No time to talk…
No time to talk…
Glorious autumn showers! We are having several days of warmish gentle rain. I attended my grandson’s freshman football game in Davis and we paltry few fans sat on aluminum benches with drippings from our neighbors’ umbrellas slowly wetting us. But we didn’t need sweaters under our rain jackets, and the rain was laving our dust-layers, as it is described in the poem below.
On my drive over, I heard a garden man on the radio tell how this is the perfect time to scatter our poppy seeds and other such perennials. I am hoping to do that if I can synchronize my schedule with the pauses between showers. I have these two packets that I had decided not to start earlier in the greenhouse, and also my milkweed seeds from Siskiyou County… and perhaps I still have North Coast lupine seeds I collected years ago. We’ll see if the breaks in the rain are long enough for my deliberations about which patches of ground are likely for my experiments. And then: let the Poem of the Earth descend!
THE VOICE OF THE RAIN
And who art thou? said I to the soft-falling shower,
Which, strange to tell, gave me an answer, as here translated:
I am the Poem of Earth, said the voice of the rain,
Eternal I rise impalpable out of the land and the bottomless sea,
Upward to heaven, whence, vaguely form’d, altogether changed,
and yet the same,
I descend to lave the drouths, atomies*, dust-layers of the globe,
And all that in them without me were seeds only, latent, unborn;
And forever, by day and night, I give back life to my own
origin, and make pure and beautify it;
(For song, issuing from its birth-place, after fulfilment, wander-
Reck’d or unreck’d, duly with love returns.)
*atomy: a skeleton or emaciated body.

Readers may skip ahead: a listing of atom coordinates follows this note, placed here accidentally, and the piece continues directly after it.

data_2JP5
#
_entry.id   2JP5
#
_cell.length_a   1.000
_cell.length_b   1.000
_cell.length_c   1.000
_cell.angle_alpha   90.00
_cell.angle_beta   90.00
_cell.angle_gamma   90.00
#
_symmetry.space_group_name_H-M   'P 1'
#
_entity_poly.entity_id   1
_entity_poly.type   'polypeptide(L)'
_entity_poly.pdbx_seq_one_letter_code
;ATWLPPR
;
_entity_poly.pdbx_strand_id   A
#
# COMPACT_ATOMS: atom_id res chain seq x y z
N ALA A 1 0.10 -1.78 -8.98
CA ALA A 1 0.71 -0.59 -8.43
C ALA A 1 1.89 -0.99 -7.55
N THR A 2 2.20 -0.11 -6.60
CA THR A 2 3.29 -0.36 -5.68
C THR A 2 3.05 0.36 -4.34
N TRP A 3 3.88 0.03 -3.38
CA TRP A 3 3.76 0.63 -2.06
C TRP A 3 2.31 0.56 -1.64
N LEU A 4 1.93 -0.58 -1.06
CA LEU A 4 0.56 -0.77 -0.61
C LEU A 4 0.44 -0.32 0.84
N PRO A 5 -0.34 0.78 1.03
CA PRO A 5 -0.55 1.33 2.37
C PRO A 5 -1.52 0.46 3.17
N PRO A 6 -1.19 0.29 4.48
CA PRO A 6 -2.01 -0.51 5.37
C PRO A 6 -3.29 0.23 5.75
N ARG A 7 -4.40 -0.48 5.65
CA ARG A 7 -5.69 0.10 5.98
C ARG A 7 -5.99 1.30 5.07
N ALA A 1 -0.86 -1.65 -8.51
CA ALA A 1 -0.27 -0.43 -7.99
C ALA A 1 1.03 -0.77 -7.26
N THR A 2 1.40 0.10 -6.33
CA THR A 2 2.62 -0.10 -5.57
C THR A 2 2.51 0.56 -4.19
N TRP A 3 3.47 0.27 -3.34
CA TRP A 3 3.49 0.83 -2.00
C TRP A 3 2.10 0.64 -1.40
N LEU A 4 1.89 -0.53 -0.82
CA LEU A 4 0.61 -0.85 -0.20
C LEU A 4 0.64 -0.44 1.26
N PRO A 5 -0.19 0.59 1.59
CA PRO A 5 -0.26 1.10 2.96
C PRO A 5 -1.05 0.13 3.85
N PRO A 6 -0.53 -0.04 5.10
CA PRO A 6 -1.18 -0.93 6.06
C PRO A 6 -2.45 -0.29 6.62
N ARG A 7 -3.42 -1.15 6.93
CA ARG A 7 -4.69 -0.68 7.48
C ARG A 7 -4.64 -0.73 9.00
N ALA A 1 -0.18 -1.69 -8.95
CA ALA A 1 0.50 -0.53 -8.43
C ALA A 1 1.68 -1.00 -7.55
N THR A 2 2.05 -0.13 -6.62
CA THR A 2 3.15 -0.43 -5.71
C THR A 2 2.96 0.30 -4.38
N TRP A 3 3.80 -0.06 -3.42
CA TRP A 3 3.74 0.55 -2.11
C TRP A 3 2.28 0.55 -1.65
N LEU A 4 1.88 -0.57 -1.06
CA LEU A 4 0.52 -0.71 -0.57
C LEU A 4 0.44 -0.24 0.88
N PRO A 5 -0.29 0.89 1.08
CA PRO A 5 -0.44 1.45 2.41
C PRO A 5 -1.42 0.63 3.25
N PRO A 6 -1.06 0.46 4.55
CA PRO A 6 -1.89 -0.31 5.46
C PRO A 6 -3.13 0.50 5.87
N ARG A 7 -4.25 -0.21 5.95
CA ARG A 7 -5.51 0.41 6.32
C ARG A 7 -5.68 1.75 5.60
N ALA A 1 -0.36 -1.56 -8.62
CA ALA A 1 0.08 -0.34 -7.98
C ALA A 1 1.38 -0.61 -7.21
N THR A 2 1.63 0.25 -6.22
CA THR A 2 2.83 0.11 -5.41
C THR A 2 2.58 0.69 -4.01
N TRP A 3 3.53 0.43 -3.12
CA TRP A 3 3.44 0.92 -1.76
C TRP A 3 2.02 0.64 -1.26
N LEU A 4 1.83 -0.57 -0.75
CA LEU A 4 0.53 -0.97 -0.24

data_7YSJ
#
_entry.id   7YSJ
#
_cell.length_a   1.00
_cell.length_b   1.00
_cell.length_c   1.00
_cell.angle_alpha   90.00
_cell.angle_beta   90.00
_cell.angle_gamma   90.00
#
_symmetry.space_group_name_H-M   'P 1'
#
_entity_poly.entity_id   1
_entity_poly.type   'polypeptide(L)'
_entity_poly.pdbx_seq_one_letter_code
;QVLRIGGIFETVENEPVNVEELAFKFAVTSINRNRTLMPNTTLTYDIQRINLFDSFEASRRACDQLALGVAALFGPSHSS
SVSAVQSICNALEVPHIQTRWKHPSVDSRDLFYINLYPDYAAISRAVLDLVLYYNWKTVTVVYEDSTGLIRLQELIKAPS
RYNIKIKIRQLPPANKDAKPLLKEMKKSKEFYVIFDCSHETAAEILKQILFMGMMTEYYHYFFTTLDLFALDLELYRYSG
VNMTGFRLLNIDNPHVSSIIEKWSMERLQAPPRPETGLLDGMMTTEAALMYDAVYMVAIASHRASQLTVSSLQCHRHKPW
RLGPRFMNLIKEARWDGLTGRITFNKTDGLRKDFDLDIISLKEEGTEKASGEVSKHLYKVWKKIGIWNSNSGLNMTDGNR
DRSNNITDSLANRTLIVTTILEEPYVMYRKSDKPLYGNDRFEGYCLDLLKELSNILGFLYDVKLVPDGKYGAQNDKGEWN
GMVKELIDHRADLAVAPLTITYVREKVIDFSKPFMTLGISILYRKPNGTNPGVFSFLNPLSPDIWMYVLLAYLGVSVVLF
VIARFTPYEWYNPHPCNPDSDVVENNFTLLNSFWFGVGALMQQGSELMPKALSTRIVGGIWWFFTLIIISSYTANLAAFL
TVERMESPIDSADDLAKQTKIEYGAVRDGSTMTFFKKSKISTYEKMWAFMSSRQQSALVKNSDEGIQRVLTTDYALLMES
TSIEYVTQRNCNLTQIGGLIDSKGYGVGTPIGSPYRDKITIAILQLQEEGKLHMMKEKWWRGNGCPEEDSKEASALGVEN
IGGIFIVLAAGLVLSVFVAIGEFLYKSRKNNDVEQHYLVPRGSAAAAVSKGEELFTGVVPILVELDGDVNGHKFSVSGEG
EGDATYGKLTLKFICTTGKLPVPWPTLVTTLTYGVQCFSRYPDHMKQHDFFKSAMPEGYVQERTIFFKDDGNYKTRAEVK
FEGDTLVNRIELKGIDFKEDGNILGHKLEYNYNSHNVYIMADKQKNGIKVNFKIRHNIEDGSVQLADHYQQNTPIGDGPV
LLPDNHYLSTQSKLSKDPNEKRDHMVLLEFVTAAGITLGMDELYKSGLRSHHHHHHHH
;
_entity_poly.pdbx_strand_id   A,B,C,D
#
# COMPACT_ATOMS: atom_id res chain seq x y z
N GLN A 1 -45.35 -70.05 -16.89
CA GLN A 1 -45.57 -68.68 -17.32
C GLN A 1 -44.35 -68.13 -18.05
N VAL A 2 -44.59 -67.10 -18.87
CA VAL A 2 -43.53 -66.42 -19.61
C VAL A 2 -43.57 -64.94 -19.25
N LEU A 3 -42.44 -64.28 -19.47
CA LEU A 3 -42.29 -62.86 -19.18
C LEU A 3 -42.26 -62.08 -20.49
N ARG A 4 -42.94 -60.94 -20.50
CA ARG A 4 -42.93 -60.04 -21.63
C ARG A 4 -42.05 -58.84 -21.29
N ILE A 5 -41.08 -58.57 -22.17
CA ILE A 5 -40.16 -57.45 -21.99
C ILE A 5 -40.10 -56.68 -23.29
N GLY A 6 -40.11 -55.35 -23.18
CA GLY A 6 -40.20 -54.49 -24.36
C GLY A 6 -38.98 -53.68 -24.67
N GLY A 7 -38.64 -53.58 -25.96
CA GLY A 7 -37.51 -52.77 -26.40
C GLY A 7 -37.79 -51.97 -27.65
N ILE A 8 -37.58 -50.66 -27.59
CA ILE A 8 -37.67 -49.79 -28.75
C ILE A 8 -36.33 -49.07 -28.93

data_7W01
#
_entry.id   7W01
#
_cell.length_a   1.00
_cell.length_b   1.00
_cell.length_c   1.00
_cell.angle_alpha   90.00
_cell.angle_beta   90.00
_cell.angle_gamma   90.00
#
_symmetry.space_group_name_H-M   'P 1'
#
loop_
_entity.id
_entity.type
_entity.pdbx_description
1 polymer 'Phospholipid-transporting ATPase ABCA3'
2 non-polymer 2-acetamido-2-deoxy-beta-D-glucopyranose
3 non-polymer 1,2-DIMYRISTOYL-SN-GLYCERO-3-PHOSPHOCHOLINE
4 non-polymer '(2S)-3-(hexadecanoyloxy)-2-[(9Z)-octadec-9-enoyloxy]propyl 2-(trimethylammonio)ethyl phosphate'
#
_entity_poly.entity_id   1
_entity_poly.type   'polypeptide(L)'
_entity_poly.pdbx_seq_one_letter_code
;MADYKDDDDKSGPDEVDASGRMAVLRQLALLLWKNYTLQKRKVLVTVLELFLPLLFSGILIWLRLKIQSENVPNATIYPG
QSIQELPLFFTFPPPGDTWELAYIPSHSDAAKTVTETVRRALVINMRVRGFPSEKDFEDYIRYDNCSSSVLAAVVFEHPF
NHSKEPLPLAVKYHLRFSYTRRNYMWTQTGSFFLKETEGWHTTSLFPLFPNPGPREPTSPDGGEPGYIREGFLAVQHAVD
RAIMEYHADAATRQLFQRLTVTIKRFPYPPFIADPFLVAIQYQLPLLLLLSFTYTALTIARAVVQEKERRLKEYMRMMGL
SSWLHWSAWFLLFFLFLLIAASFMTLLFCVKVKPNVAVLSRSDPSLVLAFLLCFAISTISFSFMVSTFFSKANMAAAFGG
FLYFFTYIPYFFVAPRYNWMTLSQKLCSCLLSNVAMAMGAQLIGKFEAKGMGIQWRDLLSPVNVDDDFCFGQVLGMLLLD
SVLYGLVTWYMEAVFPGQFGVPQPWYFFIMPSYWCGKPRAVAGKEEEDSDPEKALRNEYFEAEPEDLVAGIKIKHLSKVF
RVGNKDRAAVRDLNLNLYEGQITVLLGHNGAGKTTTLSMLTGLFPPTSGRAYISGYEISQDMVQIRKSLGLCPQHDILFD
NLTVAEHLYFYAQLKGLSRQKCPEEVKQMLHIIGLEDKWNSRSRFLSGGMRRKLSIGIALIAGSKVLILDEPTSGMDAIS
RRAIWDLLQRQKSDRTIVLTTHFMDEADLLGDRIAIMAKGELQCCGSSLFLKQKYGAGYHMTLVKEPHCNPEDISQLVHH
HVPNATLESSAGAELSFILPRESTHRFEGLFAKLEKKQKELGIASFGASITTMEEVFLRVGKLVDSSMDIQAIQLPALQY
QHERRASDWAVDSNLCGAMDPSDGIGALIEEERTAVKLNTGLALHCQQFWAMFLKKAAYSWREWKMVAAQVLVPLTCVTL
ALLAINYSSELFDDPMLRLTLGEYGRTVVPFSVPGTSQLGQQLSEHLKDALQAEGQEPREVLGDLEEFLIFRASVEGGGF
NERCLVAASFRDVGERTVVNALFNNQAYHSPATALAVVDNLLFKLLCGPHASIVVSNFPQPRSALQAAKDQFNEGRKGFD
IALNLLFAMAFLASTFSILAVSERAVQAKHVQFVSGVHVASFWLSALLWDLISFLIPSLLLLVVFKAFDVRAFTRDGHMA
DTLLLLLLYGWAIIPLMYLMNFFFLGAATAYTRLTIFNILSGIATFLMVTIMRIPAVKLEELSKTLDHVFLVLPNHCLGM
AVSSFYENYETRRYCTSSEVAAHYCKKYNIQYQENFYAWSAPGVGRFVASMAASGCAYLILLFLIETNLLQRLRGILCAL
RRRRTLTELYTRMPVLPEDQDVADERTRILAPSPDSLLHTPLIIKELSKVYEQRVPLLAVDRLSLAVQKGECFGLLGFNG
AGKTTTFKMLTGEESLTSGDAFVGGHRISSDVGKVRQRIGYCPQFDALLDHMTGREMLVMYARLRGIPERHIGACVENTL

Years ago Kate gave to one or both of us this rain gauge, which I have started using again in the new garden. In 24 hours we got more than an inch. Today it was raining steadily in the morning, and I wished I could stay home and read, but I needed to run some errands, so I went out in my boots with my collapsed umbrella sticking out of my purse.
I never used the umbrella. It was one of those “scattered thundershowers” kind of days, where it’s pouring for three or four minutes, then the clouds run off to the edges of the sky and the blue heavens open up briefly. When I got in the car to drive to the next store the rain would pitter-patter on my windshield, only until I turned off the engine in the parking lot. By this gift I was assured of breathing the cleanest and most invigorating air, and I was so glad that I hadn’t missed it all sitting indoors.
The reason for my errands was to buy ingredients to make a dinner meal that I later took to a semi-“shut-in” from church. When I delivered the food she welcomed me to stay and talk for a while, which I was eager to do because she is a widow, who just mentioned her late husband to me at church on Sunday; I wanted to hear her story. Though she’s been without him a lot longer than I have been missing mine, she still lives with the difficulty of acceptance, and part of her “can’t believe” that her other half gone, though she knows very well where he is buried.
Yesterday was a good day, too. Before it started to rain my neighbor brought his twin boys and a third boy down to help stack my new delivery of firewood. With five of us working, it took all of twenty joyful minutes to deal with half a cord of oak logs, including the cleanup. Finally, all of the extra wood, buckets, leftover base rock, scraps of this and that, are gone from the driveway, because the new gravel utility yard is done, where I intended all along to put back the last remaining stuff I want to keep.
After the boys finished up, I kept working for another hour or more, though the wind was coming up and the air was chilling, alerting me to the storm coming in. I spent some time furnishing and puttering in my new greenhouse. Here was another thing that is hard to fully believe: Me, owner of a greenhouse.
I lugged eight cinder blocks from the driveway and made two stacks with them, and found a piece of plywood to put on top to make a potting bench. Then I tidied up. There was mud on the floor, and dead leaves from the plants that got frosted before I moved them inside. I found an old tub to keep under my potting bench to put organic matter in, when I am trimming things.